When people think of copyrights, they usually think of paintings and other works of fine art, novels, and the like. While copyright protection certainly applies to these types of highly expressive works, it also applies to other materials, such as photographs, website graphics and text, menus, store signage, newsletters and mailers, and many other materials that retail businesses use every day to promote their brands and communicate with their customers.
In this information age, obtaining access to the perfect image, song, or graphic for your retail business is only a few clicks away. Unfortunately, with a quick “copy” and “paste,” your business could find itself mired in a difficult and expensive dispute with a copyright owner. This article highlights the basics of copyright law in the United States, the risks of infringement, and a few simple steps to help your business avoid infringing the rights of others.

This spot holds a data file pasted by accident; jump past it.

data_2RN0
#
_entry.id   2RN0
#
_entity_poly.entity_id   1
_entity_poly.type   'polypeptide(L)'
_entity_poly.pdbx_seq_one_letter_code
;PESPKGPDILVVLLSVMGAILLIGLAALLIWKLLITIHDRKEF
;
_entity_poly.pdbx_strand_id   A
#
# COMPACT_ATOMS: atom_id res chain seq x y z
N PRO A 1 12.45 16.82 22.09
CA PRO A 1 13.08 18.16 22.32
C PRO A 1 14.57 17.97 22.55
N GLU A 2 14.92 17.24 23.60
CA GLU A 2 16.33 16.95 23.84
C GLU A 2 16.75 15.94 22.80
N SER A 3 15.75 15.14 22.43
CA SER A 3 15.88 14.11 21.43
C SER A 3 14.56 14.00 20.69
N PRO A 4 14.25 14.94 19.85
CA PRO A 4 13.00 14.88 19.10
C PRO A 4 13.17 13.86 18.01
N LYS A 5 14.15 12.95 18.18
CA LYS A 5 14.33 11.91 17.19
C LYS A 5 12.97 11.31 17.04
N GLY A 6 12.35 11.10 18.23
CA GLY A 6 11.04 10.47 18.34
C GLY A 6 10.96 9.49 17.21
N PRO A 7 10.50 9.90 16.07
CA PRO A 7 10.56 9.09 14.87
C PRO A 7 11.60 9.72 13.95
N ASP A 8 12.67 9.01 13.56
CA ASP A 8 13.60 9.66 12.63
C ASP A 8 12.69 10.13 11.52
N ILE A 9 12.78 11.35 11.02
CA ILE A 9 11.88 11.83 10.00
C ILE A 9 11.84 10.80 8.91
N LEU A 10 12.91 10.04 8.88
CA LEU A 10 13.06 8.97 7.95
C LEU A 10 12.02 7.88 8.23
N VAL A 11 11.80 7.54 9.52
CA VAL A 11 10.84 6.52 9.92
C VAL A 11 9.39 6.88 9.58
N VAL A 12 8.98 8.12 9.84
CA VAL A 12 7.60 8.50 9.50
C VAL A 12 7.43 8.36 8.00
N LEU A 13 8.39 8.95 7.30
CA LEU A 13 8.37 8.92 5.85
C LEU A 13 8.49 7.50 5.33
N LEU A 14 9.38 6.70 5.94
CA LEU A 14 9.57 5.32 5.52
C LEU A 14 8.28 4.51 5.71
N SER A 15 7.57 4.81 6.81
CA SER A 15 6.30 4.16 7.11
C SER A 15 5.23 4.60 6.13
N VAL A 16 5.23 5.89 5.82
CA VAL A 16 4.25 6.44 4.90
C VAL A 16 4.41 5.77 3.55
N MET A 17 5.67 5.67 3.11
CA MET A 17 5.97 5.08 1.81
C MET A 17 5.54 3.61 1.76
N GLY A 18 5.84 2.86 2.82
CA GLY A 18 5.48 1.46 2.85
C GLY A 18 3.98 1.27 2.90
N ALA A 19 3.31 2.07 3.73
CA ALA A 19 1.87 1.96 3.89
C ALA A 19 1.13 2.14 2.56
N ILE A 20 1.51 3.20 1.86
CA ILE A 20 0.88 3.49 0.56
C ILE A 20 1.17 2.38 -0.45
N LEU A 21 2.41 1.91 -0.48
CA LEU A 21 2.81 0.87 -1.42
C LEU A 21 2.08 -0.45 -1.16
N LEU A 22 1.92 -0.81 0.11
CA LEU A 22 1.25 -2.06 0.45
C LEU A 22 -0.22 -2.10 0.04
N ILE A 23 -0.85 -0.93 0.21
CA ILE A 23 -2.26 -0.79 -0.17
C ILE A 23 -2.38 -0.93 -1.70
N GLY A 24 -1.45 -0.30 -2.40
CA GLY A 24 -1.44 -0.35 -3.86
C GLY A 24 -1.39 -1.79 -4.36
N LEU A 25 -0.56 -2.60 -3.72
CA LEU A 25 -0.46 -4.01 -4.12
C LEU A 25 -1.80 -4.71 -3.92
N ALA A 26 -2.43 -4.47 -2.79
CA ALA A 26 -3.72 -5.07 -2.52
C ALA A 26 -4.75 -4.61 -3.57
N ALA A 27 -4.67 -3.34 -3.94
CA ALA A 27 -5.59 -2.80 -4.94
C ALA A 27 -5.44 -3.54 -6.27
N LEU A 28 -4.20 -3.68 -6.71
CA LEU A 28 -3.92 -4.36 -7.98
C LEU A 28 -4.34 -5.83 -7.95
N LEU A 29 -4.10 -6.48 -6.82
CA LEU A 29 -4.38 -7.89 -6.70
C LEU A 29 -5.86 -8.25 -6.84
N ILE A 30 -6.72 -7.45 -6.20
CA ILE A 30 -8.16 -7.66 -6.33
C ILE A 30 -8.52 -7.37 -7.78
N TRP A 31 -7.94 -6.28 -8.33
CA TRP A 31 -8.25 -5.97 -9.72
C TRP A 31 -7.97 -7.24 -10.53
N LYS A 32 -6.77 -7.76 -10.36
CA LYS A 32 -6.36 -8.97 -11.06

U.S. Copyright Law in a Nutshell
The United States Copyright Act prohibits the unauthorized use of a “work of authorship.” A work of authorship includes virtually any type of creative expression fixed in tangible form, including news stories, novels, books, movies, television shows, music, photographs, graphic designs, etc. The Copyright Act grants the owner of a work of authorship certain exclusive rights, including the right to copy, display, and perform the work.